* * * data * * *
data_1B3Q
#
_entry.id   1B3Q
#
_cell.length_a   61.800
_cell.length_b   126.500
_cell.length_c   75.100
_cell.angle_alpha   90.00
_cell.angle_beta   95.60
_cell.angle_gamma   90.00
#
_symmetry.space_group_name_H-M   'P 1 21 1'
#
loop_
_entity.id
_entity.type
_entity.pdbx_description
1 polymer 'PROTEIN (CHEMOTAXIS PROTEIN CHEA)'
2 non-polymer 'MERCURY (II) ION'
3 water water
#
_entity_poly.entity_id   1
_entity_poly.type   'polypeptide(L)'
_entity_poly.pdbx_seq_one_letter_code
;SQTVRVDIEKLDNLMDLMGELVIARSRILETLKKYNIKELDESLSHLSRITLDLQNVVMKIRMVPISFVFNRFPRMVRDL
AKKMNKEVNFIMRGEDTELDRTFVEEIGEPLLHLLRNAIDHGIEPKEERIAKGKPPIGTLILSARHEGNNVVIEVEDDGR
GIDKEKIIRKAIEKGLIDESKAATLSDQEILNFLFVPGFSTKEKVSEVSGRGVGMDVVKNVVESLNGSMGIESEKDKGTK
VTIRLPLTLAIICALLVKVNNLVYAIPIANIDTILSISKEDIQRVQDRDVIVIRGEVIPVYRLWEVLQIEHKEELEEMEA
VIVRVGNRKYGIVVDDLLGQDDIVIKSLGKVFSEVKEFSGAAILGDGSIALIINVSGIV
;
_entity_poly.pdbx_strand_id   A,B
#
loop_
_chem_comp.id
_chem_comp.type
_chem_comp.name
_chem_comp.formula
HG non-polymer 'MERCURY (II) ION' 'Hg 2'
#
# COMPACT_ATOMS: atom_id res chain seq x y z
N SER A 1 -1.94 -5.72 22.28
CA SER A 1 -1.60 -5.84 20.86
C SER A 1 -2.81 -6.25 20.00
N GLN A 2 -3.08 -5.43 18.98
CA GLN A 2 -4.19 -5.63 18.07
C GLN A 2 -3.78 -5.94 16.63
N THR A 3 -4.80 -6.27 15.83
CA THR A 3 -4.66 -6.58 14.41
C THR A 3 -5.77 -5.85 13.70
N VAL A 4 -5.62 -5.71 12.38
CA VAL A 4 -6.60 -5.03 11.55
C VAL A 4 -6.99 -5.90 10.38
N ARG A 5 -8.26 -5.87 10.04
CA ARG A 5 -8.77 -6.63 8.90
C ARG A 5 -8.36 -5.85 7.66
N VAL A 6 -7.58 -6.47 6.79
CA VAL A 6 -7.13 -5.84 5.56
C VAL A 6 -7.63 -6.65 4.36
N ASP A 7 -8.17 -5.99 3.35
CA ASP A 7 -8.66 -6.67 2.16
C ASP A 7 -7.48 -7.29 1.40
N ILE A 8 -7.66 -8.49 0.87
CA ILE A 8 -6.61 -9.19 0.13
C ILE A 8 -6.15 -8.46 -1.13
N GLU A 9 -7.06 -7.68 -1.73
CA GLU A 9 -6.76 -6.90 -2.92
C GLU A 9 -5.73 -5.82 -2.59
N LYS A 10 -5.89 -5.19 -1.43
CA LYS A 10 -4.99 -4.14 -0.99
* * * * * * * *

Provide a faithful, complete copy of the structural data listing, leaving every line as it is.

data_1B3Q
#
_entry.id   1B3Q
#
_cell.length_a   61.800
_cell.length_b   126.500
_cell.length_c   75.100
_cell.angle_alpha   90.00
_cell.angle_beta   95.60
_cell.angle_gamma   90.00
#
_symmetry.space_group_name_H-M   'P 1 21 1'
#
loop_
_entity.id
_entity.type
_entity.pdbx_description
1 polymer 'PROTEIN (CHEMOTAXIS PROTEIN CHEA)'
2 non-polymer 'MERCURY (II) ION'
3 water water
#
_entity_poly.entity_id   1
_entity_poly.type   'polypeptide(L)'
_entity_poly.pdbx_seq_one_letter_code
;SQTVRVDIEKLDNLMDLMGELVIARSRILETLKKYNIKELDESLSHLSRITLDLQNVVMKIRMVPISFVFNRFPRMVRDL
AKKMNKEVNFIMRGEDTELDRTFVEEIGEPLLHLLRNAIDHGIEPKEERIAKGKPPIGTLILSARHEGNNVVIEVEDDGR
GIDKEKIIRKAIEKGLIDESKAATLSDQEILNFLFVPGFSTKEKVSEVSGRGVGMDVVKNVVESLNGSMGIESEKDKGTK
VTIRLPLTLAIICALLVKVNNLVYAIPIANIDTILSISKEDIQRVQDRDVIVIRGEVIPVYRLWEVLQIEHKEELEEMEA
VIVRVGNRKYGIVVDDLLGQDDIVIKSLGKVFSEVKEFSGAAILGDGSIALIINVSGIV
;
_entity_poly.pdbx_strand_id   A,B
#
loop_
_chem_comp.id
_chem_comp.type
_chem_comp.name
_chem_comp.formula
HG non-polymer 'MERCURY (II) ION' 'Hg 2'
#
# COMPACT_ATOMS: atom_id res chain seq x y z
N SER A 1 -1.94 -5.72 22.28
CA SER A 1 -1.60 -5.84 20.86
C SER A 1 -2.81 -6.25 20.00
N GLN A 2 -3.08 -5.43 18.98
CA GLN A 2 -4.19 -5.63 18.07
C GLN A 2 -3.78 -5.94 16.63
N THR A 3 -4.80 -6.27 15.83
CA THR A 3 -4.66 -6.58 14.41
C THR A 3 -5.77 -5.85 13.70
N VAL A 4 -5.62 -5.71 12.38
CA VAL A 4 -6.60 -5.03 11.55
C VAL A 4 -6.99 -5.90 10.38
N ARG A 5 -8.26 -5.87 10.04
CA ARG A 5 -8.77 -6.63 8.90
C ARG A 5 -8.36 -5.85 7.66
N VAL A 6 -7.58 -6.47 6.79
CA VAL A 6 -7.13 -5.84 5.56
C VAL A 6 -7.63 -6.65 4.36
N ASP A 7 -8.17 -5.99 3.35
CA ASP A 7 -8.66 -6.67 2.16
C ASP A 7 -7.48 -7.29 1.40
N ILE A 8 -7.66 -8.49 0.87
CA ILE A 8 -6.61 -9.19 0.13
C ILE A 8 -6.15 -8.46 -1.13
N GLU A 9 -7.06 -7.68 -1.73
CA GLU A 9 -6.76 -6.90 -2.92
C GLU A 9 -5.73 -5.82 -2.59
N LYS A 10 -5.89 -5.19 -1.43
CA LYS A 10 -4.99 -4.14 -0.99